It’s probably fair to say students and teachers are constantly bombarded with study advice – what to do, what not to do, why you shouldn’t do what someone else has told you is absolutely essential – and it’s equally fair to say that not all of his advice is necessarily impartial or, not to put too fine a point on things, useful.
The Learning Scientists’ approach has the dual virtue of offering advice that’s free (which is nice) and backed-up by scientific evidence (the clue is in the name. Probably). Something that should be essential in this particular area but which is so often is treated as optional.
So far they’ve released 6 short (1½ – 3 minutes) videos focused on helping students develop coherent study strategies through the application of techniques that have more than just a nodding acquaintance with logic and research.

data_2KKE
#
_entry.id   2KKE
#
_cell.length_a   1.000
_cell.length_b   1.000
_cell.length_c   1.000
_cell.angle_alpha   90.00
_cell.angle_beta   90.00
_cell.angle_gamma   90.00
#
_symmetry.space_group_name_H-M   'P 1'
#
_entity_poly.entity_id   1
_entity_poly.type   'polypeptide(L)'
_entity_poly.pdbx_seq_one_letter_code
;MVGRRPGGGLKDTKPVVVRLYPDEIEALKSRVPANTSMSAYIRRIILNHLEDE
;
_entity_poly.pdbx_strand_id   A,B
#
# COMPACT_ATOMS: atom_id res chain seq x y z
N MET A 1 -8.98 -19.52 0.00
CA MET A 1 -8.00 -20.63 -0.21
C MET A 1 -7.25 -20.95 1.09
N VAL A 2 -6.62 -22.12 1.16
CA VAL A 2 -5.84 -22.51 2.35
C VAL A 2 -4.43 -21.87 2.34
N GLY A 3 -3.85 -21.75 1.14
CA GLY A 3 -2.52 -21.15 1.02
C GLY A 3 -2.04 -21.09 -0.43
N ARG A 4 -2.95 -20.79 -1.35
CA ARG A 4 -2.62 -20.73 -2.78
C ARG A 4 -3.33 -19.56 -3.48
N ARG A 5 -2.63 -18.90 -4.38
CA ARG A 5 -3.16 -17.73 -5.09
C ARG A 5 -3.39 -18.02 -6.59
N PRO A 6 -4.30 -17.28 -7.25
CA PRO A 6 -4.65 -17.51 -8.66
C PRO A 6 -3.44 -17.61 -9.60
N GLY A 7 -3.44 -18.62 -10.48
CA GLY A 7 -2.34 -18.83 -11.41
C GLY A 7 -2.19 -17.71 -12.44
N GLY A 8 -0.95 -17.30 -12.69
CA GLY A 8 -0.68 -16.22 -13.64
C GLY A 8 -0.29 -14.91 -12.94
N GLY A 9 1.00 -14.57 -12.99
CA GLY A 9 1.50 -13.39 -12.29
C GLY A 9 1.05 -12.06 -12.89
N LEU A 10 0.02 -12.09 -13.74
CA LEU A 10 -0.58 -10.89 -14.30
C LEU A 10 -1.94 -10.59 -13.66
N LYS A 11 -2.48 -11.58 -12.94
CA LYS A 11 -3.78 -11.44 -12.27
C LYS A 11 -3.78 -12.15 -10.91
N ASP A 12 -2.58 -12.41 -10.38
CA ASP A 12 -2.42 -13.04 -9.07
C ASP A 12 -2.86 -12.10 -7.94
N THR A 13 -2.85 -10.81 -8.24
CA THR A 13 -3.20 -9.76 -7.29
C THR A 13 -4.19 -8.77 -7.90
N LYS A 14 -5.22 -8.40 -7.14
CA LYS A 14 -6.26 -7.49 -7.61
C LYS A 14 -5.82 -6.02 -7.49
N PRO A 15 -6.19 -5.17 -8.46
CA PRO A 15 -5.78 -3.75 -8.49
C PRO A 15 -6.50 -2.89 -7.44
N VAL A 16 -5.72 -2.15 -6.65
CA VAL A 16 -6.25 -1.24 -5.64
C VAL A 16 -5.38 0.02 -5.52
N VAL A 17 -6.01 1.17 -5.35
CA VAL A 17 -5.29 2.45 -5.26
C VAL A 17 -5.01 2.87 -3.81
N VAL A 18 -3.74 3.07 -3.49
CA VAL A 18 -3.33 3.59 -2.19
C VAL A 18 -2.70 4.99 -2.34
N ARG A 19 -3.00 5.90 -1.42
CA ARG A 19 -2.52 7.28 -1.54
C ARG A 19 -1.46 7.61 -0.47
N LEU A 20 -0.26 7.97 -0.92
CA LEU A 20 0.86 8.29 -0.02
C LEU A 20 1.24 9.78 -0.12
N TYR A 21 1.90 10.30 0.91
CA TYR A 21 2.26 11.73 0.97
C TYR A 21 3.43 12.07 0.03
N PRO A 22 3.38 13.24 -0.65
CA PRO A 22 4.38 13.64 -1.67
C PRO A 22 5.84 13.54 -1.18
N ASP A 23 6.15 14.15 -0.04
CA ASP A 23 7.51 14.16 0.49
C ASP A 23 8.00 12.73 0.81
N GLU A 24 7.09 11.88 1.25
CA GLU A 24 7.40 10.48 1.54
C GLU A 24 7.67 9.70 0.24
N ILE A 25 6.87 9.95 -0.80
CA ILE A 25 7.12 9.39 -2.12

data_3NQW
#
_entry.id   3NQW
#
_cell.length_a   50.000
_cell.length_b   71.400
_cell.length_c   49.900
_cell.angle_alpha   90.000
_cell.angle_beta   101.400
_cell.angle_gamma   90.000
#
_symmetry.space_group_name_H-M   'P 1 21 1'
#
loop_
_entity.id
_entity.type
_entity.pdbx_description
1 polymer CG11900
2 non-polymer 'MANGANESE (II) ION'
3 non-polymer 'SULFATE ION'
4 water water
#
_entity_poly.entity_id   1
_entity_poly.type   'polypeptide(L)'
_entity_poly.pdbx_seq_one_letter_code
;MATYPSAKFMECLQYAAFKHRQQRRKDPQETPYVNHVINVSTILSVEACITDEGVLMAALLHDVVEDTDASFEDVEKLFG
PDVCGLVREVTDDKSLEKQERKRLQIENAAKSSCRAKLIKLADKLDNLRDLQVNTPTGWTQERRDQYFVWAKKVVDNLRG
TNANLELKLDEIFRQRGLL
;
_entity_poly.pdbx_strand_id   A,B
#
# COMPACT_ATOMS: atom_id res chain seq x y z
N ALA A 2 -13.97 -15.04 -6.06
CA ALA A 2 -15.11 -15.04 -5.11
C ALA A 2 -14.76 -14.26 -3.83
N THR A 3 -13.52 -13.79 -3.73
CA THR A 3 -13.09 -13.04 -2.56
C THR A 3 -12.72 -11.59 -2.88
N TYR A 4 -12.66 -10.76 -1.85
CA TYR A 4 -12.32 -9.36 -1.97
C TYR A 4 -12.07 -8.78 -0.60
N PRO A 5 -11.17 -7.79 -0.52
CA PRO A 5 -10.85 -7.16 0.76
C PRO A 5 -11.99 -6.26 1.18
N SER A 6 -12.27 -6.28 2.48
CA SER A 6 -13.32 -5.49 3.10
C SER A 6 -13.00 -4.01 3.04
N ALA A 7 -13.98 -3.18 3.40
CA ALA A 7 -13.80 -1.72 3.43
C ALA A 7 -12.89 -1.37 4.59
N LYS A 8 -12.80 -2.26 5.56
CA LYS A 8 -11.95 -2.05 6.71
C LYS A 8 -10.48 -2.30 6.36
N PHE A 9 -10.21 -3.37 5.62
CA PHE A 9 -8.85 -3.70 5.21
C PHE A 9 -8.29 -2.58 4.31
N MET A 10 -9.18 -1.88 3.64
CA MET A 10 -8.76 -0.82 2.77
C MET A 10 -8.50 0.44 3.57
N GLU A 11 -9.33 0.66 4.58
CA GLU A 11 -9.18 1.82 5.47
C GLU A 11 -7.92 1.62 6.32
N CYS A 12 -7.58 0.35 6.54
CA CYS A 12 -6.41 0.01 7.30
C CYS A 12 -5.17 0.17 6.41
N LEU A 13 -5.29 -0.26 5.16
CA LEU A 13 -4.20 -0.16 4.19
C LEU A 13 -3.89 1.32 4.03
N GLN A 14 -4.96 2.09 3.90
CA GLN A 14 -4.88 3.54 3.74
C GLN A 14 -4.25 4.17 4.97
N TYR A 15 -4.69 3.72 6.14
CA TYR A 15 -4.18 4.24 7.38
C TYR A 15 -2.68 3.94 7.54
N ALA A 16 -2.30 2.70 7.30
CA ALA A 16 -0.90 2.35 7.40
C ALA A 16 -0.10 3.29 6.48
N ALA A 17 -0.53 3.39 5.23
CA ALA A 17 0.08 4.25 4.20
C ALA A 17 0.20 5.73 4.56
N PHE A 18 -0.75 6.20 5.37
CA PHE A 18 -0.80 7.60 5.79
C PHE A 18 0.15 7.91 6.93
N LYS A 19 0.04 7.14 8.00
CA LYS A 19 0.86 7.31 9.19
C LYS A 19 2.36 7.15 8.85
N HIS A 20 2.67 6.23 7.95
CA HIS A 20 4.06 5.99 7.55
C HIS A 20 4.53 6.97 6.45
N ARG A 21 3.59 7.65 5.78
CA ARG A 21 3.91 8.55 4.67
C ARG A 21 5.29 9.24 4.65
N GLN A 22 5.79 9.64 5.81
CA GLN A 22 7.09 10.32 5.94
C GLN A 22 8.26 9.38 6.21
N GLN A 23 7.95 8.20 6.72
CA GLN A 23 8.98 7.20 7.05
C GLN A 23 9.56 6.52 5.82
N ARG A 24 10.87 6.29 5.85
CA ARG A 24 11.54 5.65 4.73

Spaced Practice: Don’t cram. It won’t work! Practical advice on how to read, review and remember.
Retrieval Practice: How to develop a successful long-term strategy for retrieving information.
Elaboration: Making connections by asking yourself questions
Interleaving: Making connections between different topics to keep information fresh in your mind and make the link between different ideas.
Concrete Examples: How to anchor abstract ideas to something more substantial
Dual Coding: Using pictures and words to learn by comparing visuals to text.